In the Lalitpur district of Uttar Pradesh is the ancient village of Dudhai, which is home to an astounding Statue of Lord Narasimha . Cut into the rock face of a hillside way off the beaten track, relatively few pilgrims search out this hidden treasure. Although it is listed as a sacred site by the Archaeological Survey of India, little documentation is available about the sculpture.
The rock-cut Narasimha of Dudhai stands over thirty feet tall, and is masterfully sculpted to take advantage of the natural striations in the rock formation, which add to the design of the Statue. The demon Hiranyakasipu is stretched across the Lord’s lap, being composed of natural stone that is silhouetted by the bas relief rock-cut design.
In terms of detailing it has some exceptional aspects. The lines of rock have been drawn to a fine point and some articles of clothing and a necklace stand out. The ferocity of the Narasimha avatar is typified by the teeth drawn back in a snarl.
A split column is beautifully executed in the Statue, and the sculptor took full advantage of the natural colors in the rock face, which emphasize certain aspects of the Statue design. Overall, this massive image is so camouflaged by its natural surroundings as to be almost invisible, until one gets relatively close, and views it from the right angle.
Research on the statue proved quite futile with the complete absence of documented material on this site. Most Narasimha-centric places of worship are located in south India with just a few scattered sites in the north and central India. Given the lack of material, it was difficult to pin down the time of its creation.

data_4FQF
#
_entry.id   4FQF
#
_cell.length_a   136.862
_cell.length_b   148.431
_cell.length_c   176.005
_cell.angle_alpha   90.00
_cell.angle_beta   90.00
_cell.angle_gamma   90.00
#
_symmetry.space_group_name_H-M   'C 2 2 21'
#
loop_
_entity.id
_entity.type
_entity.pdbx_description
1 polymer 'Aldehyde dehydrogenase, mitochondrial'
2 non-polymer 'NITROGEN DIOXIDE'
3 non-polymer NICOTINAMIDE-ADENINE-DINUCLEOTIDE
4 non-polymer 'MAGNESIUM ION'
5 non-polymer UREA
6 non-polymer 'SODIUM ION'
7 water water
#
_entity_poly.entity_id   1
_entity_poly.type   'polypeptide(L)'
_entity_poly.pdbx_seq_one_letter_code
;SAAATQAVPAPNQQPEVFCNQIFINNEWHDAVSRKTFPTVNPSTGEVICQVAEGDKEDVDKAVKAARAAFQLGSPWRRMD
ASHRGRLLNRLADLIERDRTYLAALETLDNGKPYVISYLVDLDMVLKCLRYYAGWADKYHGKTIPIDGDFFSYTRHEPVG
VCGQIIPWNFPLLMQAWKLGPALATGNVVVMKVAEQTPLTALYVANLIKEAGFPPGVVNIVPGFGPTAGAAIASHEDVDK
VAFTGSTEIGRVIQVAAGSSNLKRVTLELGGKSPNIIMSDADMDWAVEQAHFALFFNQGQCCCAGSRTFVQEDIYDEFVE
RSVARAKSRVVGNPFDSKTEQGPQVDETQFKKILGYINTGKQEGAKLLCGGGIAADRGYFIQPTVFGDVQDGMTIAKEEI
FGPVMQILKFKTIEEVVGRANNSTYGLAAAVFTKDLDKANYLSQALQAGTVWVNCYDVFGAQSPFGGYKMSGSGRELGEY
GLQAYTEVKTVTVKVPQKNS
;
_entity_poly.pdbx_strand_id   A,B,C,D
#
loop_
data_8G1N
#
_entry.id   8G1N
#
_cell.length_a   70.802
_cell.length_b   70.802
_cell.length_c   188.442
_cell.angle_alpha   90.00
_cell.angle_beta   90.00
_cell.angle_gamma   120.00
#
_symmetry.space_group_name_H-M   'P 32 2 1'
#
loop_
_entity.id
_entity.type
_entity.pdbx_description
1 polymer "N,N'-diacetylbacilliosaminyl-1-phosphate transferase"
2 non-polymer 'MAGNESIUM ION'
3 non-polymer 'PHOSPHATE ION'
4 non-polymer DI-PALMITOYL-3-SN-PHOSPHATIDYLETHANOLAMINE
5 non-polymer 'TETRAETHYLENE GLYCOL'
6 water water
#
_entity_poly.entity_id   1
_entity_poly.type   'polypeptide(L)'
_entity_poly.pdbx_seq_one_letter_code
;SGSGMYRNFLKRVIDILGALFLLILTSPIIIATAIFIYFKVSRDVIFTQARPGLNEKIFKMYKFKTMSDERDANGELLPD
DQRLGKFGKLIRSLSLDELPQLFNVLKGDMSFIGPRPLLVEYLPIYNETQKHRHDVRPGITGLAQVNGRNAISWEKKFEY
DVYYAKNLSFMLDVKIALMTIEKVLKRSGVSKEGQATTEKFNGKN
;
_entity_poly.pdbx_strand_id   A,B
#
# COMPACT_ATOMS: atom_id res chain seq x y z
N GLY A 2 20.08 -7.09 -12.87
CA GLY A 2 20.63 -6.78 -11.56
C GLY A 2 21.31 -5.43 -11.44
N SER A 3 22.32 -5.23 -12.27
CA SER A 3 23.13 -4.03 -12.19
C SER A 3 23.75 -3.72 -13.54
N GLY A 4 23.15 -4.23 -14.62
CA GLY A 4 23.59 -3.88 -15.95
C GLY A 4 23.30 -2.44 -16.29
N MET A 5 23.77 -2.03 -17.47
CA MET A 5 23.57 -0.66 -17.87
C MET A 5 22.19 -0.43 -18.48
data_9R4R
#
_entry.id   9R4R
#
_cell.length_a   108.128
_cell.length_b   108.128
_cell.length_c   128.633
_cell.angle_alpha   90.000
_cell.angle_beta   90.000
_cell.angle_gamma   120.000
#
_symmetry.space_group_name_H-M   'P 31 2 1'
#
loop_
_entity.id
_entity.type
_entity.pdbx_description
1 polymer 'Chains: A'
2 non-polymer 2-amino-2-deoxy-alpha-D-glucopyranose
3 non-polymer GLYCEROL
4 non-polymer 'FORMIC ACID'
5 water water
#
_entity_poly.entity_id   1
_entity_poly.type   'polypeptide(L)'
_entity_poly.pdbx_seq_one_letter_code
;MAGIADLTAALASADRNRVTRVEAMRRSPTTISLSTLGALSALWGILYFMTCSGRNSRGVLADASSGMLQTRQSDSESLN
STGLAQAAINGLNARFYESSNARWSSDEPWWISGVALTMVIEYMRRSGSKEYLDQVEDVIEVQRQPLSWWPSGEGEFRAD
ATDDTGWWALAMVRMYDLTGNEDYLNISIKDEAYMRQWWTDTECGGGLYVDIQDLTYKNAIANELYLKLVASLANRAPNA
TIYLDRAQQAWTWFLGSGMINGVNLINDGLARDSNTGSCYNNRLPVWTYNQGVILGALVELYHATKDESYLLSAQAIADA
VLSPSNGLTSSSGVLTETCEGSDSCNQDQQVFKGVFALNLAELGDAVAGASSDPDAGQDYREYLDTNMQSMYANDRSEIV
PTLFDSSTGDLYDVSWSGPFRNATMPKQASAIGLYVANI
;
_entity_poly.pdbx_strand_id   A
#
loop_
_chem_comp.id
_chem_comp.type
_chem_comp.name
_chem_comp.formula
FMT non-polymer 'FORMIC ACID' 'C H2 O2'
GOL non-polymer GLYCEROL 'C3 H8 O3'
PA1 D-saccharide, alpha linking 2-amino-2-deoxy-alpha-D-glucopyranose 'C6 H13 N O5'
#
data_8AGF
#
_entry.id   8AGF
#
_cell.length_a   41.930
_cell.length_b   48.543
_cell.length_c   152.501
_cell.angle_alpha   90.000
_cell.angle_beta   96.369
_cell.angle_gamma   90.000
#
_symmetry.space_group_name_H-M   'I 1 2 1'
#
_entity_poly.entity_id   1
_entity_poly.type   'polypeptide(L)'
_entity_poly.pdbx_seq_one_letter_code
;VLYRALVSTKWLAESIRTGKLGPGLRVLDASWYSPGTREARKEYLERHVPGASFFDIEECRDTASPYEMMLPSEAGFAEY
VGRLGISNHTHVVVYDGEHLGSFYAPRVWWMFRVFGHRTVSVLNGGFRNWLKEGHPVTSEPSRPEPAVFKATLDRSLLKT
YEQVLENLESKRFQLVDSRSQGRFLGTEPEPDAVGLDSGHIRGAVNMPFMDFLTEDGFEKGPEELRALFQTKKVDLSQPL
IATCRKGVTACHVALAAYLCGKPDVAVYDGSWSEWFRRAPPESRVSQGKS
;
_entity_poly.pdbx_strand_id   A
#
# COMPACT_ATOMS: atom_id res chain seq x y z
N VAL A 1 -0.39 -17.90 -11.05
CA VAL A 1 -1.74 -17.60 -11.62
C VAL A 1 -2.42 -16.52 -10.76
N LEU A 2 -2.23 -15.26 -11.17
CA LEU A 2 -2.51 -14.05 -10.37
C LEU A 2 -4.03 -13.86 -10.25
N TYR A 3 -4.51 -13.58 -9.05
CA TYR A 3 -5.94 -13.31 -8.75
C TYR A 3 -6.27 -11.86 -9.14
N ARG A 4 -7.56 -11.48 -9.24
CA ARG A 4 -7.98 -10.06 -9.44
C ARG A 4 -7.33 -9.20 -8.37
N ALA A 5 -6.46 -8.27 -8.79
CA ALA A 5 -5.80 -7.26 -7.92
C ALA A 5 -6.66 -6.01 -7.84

However, based on other cave excavations in the area, this rock-cut Statue of Lord Narasimha is thought to have been created in the Gupta period (320 CE–550 CE), when the worship of Lord Vishnu was at a high. The Dashavatara temple at nearby Deogarh and the huge standing Varaha (the wild boar incarnation of Vishnu) statue in the Udaygiri caves in Madhya Pradesh are two cases in point. Both date to the Gupta period and both are classic examples of the iconography that was used to depict the incarnations of Vishnu. That the Dudhai Narasimha would belong to this period can only be taken as a logical conclusion, though more research is needed to find a more precise date.
Going beyond the statue, Dudhai remains an interesting place. Though a nondescript village today, it must have been a significant place once given the number of temples around the area as well as the grandeur of their architecture. The most significant site comprises a set of Hindu and Jain temples with awe inspiring iconographic detailing on each structure. We can only hope that the ASI (Archaeological Survey of India) will enforce strict protections for this exceptional Lord Narasimha sculpture.